To pay for the cuts in local taxes — each dime decrease costs about $1.1 billion at the state level — the Senate installed a "choose your poison" tax for businesses that would replace the current state franchise tax. Right now, Texas only taxes one business in six; lawmakers looking for school money want to lower the rate from 4.5 percent and to expand the franchise tax to include more businesses.
Senators have been talking about variations on a business activity tax, but that finally stalled for a couple of reasons. It included a tax on compensation that, when applied to some partnerships and other businesses, amounted to a potentially unconstitutional personal income tax (one version of the legislation included the tax those partners would pay if the courts said the first tax was illegal). And the alternative on the table — the House's idea of letting each business choose which tax it wants to pay — was more attractive to businesses and to their persistent lobsters.
In the Senate's version of tax choice, businesses will pay the lower of two taxes:
• A 2.5 percent tax on a company's taxable income added to its compensation for employees, with a deduction for the first $30,000 paid to each employee; or
• A 1.75 percent tax on payrolls, not to exceed $1,500 per employee. Companies could apply that rate to half their total payroll, or could subtract the first $30,000 paid to each employee and tax what's left.
The first is similar to the state's current franchise tax, but includes compensation for all employees; the current version only adds back the compensation of a corporation's big dogs.
In either case, the companies would also compute a state minimum tax — one-quarter of one percent of their gross receipts — and would have to pay at least that amount to the state no matter how the computations came out on the "choice" taxes.
The new business taxes would not apply to sole proprietorships or to "passive" real estate, oil & gas, or investment trusts. Companies would get a deduction for providing health benefits to employees. Small businesses — those with gross receipts under $150,000 a year — would be exempt from the tax.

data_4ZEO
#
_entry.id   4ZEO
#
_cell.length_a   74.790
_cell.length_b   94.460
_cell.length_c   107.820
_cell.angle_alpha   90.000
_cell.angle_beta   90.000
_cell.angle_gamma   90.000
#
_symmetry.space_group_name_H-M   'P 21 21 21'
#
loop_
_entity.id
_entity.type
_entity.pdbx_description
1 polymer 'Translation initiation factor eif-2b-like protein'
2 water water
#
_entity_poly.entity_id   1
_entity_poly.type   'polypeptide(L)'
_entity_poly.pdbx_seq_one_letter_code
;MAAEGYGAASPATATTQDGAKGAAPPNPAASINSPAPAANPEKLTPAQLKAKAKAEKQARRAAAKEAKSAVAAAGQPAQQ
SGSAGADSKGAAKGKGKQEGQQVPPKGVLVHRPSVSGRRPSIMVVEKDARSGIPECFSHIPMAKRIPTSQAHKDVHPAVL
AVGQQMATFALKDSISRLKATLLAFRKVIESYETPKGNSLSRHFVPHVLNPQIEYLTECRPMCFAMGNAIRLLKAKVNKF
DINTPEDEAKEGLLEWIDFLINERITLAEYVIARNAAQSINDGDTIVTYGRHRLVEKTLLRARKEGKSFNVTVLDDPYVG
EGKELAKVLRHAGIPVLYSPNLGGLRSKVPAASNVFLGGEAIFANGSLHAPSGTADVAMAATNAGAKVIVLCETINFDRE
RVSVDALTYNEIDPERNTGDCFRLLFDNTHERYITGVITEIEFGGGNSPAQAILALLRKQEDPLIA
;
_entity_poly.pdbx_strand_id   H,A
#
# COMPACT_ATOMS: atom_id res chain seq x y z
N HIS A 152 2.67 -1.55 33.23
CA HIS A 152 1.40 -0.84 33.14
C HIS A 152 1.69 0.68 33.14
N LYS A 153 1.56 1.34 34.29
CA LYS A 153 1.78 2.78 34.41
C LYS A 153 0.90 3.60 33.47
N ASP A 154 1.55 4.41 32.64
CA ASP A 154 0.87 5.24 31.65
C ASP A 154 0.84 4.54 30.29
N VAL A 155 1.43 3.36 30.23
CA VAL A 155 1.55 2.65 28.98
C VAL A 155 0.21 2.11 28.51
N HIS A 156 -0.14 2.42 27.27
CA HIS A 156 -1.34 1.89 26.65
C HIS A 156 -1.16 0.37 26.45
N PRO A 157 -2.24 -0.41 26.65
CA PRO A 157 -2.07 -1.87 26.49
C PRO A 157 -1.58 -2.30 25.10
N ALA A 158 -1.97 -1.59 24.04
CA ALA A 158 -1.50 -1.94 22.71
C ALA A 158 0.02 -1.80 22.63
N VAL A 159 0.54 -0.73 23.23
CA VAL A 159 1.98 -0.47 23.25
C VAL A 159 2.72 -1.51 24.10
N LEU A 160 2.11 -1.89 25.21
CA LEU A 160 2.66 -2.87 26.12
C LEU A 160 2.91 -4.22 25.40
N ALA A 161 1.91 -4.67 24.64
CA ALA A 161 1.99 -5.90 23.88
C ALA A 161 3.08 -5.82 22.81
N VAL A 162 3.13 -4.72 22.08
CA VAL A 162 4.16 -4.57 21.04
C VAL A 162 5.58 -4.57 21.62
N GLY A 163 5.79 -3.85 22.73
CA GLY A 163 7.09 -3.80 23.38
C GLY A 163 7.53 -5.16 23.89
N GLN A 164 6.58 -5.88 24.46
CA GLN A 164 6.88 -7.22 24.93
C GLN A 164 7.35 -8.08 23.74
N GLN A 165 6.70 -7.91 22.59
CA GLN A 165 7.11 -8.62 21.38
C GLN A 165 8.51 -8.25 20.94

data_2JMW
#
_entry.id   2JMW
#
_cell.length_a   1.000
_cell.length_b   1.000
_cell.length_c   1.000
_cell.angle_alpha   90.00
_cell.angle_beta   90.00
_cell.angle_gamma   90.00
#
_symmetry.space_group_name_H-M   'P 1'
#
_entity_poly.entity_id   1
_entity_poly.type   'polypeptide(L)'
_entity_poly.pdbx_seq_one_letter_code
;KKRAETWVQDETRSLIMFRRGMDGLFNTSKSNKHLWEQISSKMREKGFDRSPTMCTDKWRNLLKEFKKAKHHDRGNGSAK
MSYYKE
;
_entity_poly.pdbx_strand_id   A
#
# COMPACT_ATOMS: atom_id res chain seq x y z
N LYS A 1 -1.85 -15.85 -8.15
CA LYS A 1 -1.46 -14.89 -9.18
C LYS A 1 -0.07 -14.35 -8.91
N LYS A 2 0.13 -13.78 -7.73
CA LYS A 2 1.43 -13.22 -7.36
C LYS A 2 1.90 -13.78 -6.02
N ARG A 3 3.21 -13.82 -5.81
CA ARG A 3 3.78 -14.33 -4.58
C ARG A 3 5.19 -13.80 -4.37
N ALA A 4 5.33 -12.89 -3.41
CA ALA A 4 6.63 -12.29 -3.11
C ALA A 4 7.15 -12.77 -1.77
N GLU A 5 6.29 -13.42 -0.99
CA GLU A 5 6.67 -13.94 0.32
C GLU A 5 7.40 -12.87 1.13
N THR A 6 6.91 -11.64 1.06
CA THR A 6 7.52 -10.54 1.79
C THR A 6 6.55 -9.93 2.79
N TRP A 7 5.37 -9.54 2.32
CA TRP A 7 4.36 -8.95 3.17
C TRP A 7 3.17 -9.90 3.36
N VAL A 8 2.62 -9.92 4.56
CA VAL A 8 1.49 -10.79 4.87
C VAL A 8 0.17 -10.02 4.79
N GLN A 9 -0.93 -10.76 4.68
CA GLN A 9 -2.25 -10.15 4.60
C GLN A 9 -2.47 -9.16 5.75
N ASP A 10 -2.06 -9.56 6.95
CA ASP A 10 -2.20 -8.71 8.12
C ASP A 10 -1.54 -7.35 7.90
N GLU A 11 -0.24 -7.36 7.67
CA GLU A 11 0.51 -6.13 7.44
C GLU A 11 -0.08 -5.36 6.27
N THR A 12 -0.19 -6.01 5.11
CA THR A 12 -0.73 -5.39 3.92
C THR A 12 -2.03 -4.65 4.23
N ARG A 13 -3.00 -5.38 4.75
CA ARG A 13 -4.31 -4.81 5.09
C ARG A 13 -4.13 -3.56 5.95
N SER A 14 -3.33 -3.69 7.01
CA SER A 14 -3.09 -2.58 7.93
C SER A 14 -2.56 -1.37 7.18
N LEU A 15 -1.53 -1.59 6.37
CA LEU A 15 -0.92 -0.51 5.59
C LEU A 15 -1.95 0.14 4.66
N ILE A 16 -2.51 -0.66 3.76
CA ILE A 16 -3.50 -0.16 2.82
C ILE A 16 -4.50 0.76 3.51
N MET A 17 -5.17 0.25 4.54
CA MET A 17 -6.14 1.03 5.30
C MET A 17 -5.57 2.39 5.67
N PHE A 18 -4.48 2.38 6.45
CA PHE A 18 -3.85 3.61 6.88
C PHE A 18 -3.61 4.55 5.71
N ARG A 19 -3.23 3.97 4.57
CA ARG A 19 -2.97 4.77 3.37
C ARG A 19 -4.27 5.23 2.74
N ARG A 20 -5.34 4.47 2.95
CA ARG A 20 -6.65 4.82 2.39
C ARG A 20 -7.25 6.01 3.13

The business lobby has problems with the options and especially with the gross receipts tax. Dewhurst and Sen. Kim Brimer, R-Fort Worth, met with trade groups the morning after the school bill passed to calm people down and gauge reactions. The lobbyists we've talked to say the choices in the Senate version are too much alike; both rely in some measure on payroll. And the gross receipts tax makes them weak. It would apply when companies are losing money. For some businesses, it would compound: They'd have to pay it on transactions with affiliated companies. And it works, in some ways, like a sales tax. It is a levy on a company's sales that is paid by the company instead of by the customer, who'd be paying it if you called it a sales tax. Either way, it adds to the price of a purchase, and Bidness don't like it.
It does, however, fill a hole that was left in the House's tax plan. If companies can choose their tax, they'll go low. No kidding. But the House didn't put in a minimum tax, and Comptroller Carole Keeton Strayhorn said that and other problems left the House plan billions out of balance. One alternative getting some attention would require businesses to pay the lower of two taxes, but not less than an amount equal to half of the higher tax. If Option One was $10,000, and Option Two was $3,000, the taxpayer would pay $5,000, or half of Option One. Keep watching.